Data obtained by Bloomberg through an FOIA request and subsequently analyzed by EconomicPolicyJournal.com reveals that peak lending to GE occurred during the week ending November 21, 2008, at $16.1 billion, and continued at this amount through the week ending January 25, 2009. Prior to and after this period, Fed lending to GE was negligible.
Thus, Fed assistance to GE was nearly completely executed during the time in which Dudley had little to no oversight by the departing President Geithner, when such oversight was the principal mitigating factor for allowing Dudley's original waiver in the first place.
A chart of AIG assistance tells a similar story:
Which brings up the second major question: just who exactly approved Dudley's appointment at that January 23, 2009 Board Meeting when the Minutes indicated not even a quorum was president?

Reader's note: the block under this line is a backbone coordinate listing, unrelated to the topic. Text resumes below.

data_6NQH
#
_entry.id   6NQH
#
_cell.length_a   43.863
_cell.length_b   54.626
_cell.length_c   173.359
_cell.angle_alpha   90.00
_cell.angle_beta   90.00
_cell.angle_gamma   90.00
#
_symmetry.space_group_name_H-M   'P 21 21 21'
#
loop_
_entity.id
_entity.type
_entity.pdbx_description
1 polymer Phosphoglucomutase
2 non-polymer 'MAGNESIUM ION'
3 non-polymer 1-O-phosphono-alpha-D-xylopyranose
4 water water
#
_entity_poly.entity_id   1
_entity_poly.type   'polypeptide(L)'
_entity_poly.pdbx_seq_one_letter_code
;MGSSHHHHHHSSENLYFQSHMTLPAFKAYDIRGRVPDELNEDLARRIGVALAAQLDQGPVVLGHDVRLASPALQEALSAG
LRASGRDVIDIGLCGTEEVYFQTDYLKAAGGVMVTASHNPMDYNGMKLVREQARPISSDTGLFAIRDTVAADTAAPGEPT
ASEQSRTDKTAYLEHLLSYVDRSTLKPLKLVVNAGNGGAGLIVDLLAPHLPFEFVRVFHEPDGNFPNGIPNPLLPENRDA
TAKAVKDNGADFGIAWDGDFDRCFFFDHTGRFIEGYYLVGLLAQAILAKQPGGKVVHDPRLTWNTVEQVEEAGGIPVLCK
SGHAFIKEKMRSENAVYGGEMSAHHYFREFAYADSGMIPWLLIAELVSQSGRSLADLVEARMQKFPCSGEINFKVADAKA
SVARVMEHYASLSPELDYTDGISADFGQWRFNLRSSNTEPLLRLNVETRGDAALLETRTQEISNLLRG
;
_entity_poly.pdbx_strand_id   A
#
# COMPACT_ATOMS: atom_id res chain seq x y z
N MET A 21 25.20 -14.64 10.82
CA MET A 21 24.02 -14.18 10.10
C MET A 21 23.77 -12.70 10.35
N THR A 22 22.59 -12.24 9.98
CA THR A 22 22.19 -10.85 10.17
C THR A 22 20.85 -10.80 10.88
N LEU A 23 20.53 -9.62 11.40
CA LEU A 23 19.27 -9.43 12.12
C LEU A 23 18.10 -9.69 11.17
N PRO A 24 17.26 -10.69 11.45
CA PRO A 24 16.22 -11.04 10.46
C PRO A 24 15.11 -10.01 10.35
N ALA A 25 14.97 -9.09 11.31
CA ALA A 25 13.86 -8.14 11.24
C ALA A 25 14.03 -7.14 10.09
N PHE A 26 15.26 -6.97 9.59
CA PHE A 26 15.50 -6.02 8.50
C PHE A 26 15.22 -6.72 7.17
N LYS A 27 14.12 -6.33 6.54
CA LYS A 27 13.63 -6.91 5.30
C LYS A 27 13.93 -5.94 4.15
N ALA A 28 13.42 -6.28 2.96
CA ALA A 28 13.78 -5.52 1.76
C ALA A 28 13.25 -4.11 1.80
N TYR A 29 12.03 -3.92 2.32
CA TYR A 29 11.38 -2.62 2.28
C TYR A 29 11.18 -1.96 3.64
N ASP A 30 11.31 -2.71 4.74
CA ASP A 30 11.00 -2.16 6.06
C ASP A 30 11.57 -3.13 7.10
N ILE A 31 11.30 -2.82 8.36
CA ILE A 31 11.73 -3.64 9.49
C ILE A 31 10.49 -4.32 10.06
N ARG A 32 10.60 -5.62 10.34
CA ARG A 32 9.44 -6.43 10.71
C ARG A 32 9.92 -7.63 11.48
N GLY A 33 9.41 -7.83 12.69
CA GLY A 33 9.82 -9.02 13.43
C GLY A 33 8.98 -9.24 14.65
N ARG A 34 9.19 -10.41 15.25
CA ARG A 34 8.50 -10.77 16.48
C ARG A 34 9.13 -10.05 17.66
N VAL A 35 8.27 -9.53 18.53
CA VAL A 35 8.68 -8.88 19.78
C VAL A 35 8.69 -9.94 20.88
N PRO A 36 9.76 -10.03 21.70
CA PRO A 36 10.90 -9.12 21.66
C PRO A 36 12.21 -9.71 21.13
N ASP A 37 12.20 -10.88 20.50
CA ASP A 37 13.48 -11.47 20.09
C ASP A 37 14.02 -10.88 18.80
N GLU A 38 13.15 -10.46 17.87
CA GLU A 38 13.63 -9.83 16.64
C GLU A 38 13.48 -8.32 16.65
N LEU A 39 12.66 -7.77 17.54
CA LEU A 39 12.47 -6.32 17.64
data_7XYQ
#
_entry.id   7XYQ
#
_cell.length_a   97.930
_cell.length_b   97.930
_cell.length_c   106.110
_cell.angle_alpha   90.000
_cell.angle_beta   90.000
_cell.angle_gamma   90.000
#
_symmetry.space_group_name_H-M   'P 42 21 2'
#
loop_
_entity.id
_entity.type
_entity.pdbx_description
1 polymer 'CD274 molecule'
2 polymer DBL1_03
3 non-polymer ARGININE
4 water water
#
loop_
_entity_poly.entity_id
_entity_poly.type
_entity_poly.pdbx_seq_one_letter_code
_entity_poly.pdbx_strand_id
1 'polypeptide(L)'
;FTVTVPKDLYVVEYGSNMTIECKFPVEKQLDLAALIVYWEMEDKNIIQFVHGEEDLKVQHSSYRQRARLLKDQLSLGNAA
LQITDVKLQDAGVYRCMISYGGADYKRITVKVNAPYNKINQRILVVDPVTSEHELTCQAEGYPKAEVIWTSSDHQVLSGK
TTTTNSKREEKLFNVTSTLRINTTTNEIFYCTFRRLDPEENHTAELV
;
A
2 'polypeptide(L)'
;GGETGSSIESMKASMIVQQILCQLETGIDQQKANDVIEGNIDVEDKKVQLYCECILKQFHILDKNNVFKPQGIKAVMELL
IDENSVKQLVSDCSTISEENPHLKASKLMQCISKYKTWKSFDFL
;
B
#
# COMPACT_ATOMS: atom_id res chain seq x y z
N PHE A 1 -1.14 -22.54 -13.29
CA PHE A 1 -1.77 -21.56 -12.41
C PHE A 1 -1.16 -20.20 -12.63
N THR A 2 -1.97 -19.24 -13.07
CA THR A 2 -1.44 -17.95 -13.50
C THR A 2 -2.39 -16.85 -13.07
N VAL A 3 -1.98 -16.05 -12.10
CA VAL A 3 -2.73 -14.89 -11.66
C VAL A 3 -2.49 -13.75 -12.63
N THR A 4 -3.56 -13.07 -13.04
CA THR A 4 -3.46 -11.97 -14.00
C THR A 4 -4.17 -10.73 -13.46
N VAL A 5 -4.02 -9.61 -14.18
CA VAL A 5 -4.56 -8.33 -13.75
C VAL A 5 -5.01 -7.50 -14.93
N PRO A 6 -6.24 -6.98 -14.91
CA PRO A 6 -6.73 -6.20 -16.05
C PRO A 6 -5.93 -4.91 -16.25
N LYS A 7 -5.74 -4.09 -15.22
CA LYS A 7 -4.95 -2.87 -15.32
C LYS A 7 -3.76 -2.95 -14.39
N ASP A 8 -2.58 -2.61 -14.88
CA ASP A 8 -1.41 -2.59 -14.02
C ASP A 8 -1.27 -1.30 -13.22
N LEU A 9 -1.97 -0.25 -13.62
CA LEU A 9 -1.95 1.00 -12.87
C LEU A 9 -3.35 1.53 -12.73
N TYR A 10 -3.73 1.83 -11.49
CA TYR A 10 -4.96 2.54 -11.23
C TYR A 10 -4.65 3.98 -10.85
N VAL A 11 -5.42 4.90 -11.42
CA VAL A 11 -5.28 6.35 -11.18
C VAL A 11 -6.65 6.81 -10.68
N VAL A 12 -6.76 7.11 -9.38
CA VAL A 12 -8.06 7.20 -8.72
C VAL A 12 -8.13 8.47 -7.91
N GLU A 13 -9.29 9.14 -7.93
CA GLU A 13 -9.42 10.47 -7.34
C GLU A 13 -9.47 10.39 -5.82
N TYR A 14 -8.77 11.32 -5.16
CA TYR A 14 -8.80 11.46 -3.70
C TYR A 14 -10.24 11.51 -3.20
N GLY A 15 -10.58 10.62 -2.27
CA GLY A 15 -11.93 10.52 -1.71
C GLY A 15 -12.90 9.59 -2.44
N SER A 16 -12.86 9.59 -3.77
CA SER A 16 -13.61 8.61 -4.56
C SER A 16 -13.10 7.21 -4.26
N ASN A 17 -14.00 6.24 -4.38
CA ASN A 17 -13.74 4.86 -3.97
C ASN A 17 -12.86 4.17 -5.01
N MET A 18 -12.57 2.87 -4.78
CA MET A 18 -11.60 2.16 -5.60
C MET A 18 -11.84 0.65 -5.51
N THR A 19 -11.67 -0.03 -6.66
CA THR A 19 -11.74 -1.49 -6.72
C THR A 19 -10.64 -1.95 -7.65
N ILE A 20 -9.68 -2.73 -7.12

"Mr. Bollinger" would be Lee C. Bollinger, President of Columbia University.
"Mr. Dimon" would be Jamie Dimon, Chairman and CEO of JPMorgan Chase.
"Mr. Baxter" would be Thomas C. Baxter, General Counsel and author of the Dudley waiver.
"Mr. Held" would be Michael A. Held, Deputy General Counsel, who reported to Mr. Baxter.
"Mr. Friedman, Chair" would be Stephen Friedman, who led the search for Geithner's replacement and who would step down a few months later amid his own conflicts scandal.
Finally, "Mr. Immelt" would be Jeffrey R. Immelt, Chairman and CEO of GE.
Instead of the usual 13 or so members of the full Board, only six would decide the fate of Mr. Dudley and grant Baxter's waiver of Dudley's conflicts, including his holdings of AIG and GE shares. Just why the Chairman and CEO of GE would be allowed to vote on a conflicts issue regarding the President-to-be's investment in GE itself is left as an exercise for the reader. Regardless, this would appear to be the second major failure noted by EPJ of the GAO's mini-Fed audit, the first being questionable no-bid contracts assigned to BlackRock for Maiden Lane (see here and here).